Inline-four engine

Ford inline-four engine with cylinder head removed
A cutaway Renault-Nissan M9R 2.0 L Straight-4 DOHC Common rail diesel engine

The inline-four engine or straight-four engine is a type of inline internal combustion four-cylinder engine with all four cylinders mounted in a straight line, or plane along the crankcase. The single bank of cylinders may be oriented in either a vertical or an inclined plane with all the pistons driving a common crankshaft. Where it is inclined, it is sometimes called a slant-four. In a specification chart or when an abbreviation is used, an inline-four engine is listed either as I4 or L4 (for longitudinal, to avoid confusion between the digit 1 and the letter I).

The inline-four layout is in perfect primary balance and confers a degree of mechanical simplicity which makes it popular for economy cars.[1] However, despite its simplicity, it suffers from a secondary imbalance which causes minor vibrations in smaller engines. These vibrations become more powerful as engine size and power increase, so the more powerful engines used in larger cars generally are more complex designs with more than four cylinders.

Today almost all manufacturers of four-cylinder engines for automobiles produce the inline-four layout, with Subaru and Porsche 718[2] flat-four engines being notable exceptions, and so four-cylinder is usually synonymous with and a more widely used term than inline-four. The inline-four is the most common engine configuration in modern cars, while the V6 engine is the second most popular.[3] In the late 2000s (decade), due to stringent government regulations mandating reduced vehicle emissions and increased fuel efficiency, the proportion of new vehicles sold in the U.S. with four-cylinder engines (largely of the inline-four type) rose from 30 percent to 47 percent between 2005 and 2008, particularly in mid-size vehicles where a decreasing number of buyers have chosen the V6 performance option.[4][5]

Displacement

This configuration is most commonly used for petrol engine displacements up to 3.0 L. Porsche, for instance, used a 3.0 L four in its 944 S2 and 968 sports cars. Production cars with inline-fours larger than 3.0 L have included the 1927 Model A Ford (3.3 L (201 cu in)), the 1965-1980 International Harvester Scout (3.2 L (195 cu in)), the 1961-1963 Pontiac Tempest (3.2 L (195 cu in) Pontiac inline-4 engine) and, in smaller quantities, the 1927-1931 Bentley 4½ Litre. A few very early vehicles had inline-four engines with much larger displacements, including the 1910 Blitzen Benz (21.5 L (1,312 cu in)) and the 1911 Fiat S76 Record (28.4 L (1,733 cu in)).

Inline-four diesel engines, which are lower revving than gasoline engines, often exceed 3.0 L. Mitsubishi still employs a 3.2 L inline-four turbodiesel in its Pajero (called the Shogun or Montero in certain markets), and several manufacturers of light commercial vehicles and large four-wheel drive vehicles, such as Fiat Powertrain Technologies, Isuzu, Nissan, Tata Motors, and Toyota employ a 3.0 L inline-four diesel.

Larger inline-four engines are used in industrial applications, such as in small trucks and tractors, are often found with displacements up to about 5 L. Diesel engines for stationary, marine and locomotive use (which run at low speeds) are made in much larger sizes.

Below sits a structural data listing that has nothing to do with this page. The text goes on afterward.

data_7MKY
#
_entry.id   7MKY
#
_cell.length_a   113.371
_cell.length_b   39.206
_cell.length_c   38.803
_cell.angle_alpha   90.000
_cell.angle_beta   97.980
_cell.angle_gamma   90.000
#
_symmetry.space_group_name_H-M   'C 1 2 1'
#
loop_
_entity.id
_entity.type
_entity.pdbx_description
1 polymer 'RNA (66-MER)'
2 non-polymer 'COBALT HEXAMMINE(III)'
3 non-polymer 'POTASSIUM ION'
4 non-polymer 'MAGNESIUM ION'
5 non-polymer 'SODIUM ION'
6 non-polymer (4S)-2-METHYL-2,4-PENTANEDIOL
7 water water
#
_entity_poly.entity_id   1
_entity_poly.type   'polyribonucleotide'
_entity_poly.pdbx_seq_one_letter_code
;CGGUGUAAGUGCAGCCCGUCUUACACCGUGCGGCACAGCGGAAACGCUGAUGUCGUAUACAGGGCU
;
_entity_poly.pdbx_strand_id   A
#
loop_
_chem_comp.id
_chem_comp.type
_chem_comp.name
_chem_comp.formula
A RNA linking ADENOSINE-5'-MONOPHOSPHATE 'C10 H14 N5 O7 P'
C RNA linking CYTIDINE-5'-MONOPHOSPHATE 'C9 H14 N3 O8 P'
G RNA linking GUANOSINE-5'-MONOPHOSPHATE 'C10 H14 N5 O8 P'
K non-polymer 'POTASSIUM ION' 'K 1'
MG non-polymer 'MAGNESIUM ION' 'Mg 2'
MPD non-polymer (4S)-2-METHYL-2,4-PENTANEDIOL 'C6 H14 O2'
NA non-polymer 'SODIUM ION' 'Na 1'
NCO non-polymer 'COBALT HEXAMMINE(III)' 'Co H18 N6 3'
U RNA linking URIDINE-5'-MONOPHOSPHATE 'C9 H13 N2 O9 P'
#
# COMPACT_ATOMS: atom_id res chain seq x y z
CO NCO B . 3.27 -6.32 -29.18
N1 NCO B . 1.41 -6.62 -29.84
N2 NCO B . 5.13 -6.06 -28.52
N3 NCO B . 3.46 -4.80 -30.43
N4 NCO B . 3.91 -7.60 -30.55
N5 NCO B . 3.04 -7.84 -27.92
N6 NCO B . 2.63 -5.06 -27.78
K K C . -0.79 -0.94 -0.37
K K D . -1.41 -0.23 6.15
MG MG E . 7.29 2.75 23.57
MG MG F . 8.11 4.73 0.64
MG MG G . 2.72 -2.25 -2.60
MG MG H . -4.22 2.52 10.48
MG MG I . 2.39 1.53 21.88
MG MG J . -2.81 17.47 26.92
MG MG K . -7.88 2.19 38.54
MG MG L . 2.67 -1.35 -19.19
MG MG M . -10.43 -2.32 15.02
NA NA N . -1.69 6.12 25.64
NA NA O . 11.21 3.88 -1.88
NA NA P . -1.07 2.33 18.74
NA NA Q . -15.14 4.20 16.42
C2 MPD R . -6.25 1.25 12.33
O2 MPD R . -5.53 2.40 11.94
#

Generally, European and Asian manufacturers of trucks with a gross vehicle weight rating between 7.5 and 18 tonnes use inline four-cylinder diesel engines with displacements around 5 L. The MAN D0834 engine is a 4.6 L inline-4 with 220 hp (164 kW) and 627 lb⋅ft (850 N⋅m), which is available for the MAN TGL light-duty truck and VARIOmobil motorhomes.[6][7][8] The Isuzu Forward is a medium-duty truck which is available with a 5.2 L inline-four engine that delivers 210 hp (157 kW) and 470 lb⋅ft (640 N⋅m).[9][10] The Hino Ranger is a medium-duty truck which is available with a 5.1 L inline-four engine that delivers 175 hp (130 kW) and 465 lb⋅ft (630 N⋅m).[11][12] The earlier Hino Ranger even had a 5.3 L inline-four engine.[13][14]

The Kubota M135X is a tractor with a 6.1 L inline-four. This turbo-diesel engine has a bore of 118 mm (4.6 in) and a relatively long stroke of 140 mm (5.5 in).[15][16][17]

One of the strongest Powerboat-4-cylinders is the Volvo Penta D4-300 turbodiesel. This is a 3.7 L-inline-4 with 300 hp (224 kW) and 516 lb⋅ft (700 N⋅m).[18][19][20]

Brunswick Marine built a 127 kW (170 bhp) 3.7 L 4-cylinder gasoline engine (designated as the "470") for their Mercruiser Inboard/outboard line. The block was formed from one half of a Ford 460 cubic inch V8 engine. This engine was produced in the 1970s and 1980s.[citation needed]

One of the largest inline-four engines is the MAN B&W 4K90 marine engine. This two-stroke turbo-diesel has a giant displacement of 6,489 L. This results from a massive 0.9 meter bore and 2.5 meter stroke. The 4K90 engine develops 18,280 kW (24,854 PS; 24,514 hp) at 94 rpm and weighs 787 tons.[21]

The largest on-road inline-4 cylinder turbo-diesel engine is the Detroit Diesel Series 50, with a displacement of 8.5 L. It is widely used in various applications such as buses, trucks, and more. Power ratings varied from 250 hp to 350 hp. It was manufactured from 1994, until 2005. The Series 50 was also marketed as the Series 50G, for its CNG and LNG versions.

Displacement can also be very small, as found in kei cars sold in Japan, such as the Subaru EN series; engines that started out at 550 cc and are currently at 660 cc, with variable valve timing, DOHC and superchargers resulting in engines that often claim the legal maximum of 64 PS (47 kW; 63 bhp). The 1.2 L, turbocharged, direct-injected, Toyota 8NR-FTS engine has a maximum power output of 114 hp (85 kW) and a maximum torque of 190 Nm (140 lbft) at a low rpm (1500 rpm).